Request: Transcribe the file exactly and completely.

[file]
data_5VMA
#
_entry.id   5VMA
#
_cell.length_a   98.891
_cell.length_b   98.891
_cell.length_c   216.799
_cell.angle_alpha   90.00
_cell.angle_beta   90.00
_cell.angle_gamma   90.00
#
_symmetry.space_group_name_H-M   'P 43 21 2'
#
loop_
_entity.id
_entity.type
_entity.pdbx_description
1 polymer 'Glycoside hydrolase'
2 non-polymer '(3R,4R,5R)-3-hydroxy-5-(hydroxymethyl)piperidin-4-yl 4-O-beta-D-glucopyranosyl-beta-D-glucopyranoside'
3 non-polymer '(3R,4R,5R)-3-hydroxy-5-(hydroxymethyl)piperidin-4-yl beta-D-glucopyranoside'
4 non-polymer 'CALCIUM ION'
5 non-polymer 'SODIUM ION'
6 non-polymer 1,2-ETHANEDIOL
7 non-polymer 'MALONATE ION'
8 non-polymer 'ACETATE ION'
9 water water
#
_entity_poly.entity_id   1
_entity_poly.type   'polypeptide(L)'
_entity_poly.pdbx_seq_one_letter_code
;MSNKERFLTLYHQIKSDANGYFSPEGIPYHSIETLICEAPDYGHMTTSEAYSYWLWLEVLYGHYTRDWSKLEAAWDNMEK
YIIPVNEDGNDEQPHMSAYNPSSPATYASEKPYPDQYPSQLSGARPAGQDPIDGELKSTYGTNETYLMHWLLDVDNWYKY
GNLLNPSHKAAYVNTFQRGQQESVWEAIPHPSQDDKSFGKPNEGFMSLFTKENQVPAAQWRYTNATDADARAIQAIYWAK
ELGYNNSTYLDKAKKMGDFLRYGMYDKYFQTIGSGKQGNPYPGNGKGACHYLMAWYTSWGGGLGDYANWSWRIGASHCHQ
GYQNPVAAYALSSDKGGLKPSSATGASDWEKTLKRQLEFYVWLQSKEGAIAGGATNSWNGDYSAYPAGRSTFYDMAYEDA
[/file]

data_5VMA
#
_entry.id   5VMA
#
_cell.length_a   98.891
_cell.length_b   98.891
_cell.length_c   216.799
_cell.angle_alpha   90.00
_cell.angle_beta   90.00
_cell.angle_gamma   90.00
#
_symmetry.space_group_name_H-M   'P 43 21 2'
#
loop_
_entity.id
_entity.type
_entity.pdbx_description
1 polymer 'Glycoside hydrolase'
2 non-polymer '(3R,4R,5R)-3-hydroxy-5-(hydroxymethyl)piperidin-4-yl 4-O-beta-D-glucopyranosyl-beta-D-glucopyranoside'
3 non-polymer '(3R,4R,5R)-3-hydroxy-5-(hydroxymethyl)piperidin-4-yl beta-D-glucopyranoside'
4 non-polymer 'CALCIUM ION'
5 non-polymer 'SODIUM ION'
6 non-polymer 1,2-ETHANEDIOL
7 non-polymer 'MALONATE ION'
8 non-polymer 'ACETATE ION'
9 water water
#
_entity_poly.entity_id   1
_entity_poly.type   'polypeptide(L)'
_entity_poly.pdbx_seq_one_letter_code
;MSNKERFLTLYHQIKSDANGYFSPEGIPYHSIETLICEAPDYGHMTTSEAYSYWLWLEVLYGHYTRDWSKLEAAWDNMEK
YIIPVNEDGNDEQPHMSAYNPSSPATYASEKPYPDQYPSQLSGARPAGQDPIDGELKSTYGTNETYLMHWLLDVDNWYKY
GNLLNPSHKAAYVNTFQRGQQESVWEAIPHPSQDDKSFGKPNEGFMSLFTKENQVPAAQWRYTNATDADARAIQAIYWAK
ELGYNNSTYLDKAKKMGDFLRYGMYDKYFQTIGSGKQGNPYPGNGKGACHYLMAWYTSWGGGLGDYANWSWRIGASHCHQ
GYQNPVAAYALSSDKGGLKPSSATGASDWEKTLKRQLEFYVWLQSKEGAIAGGATNSWNGDYSAYPAGRSTFYDMAYEDA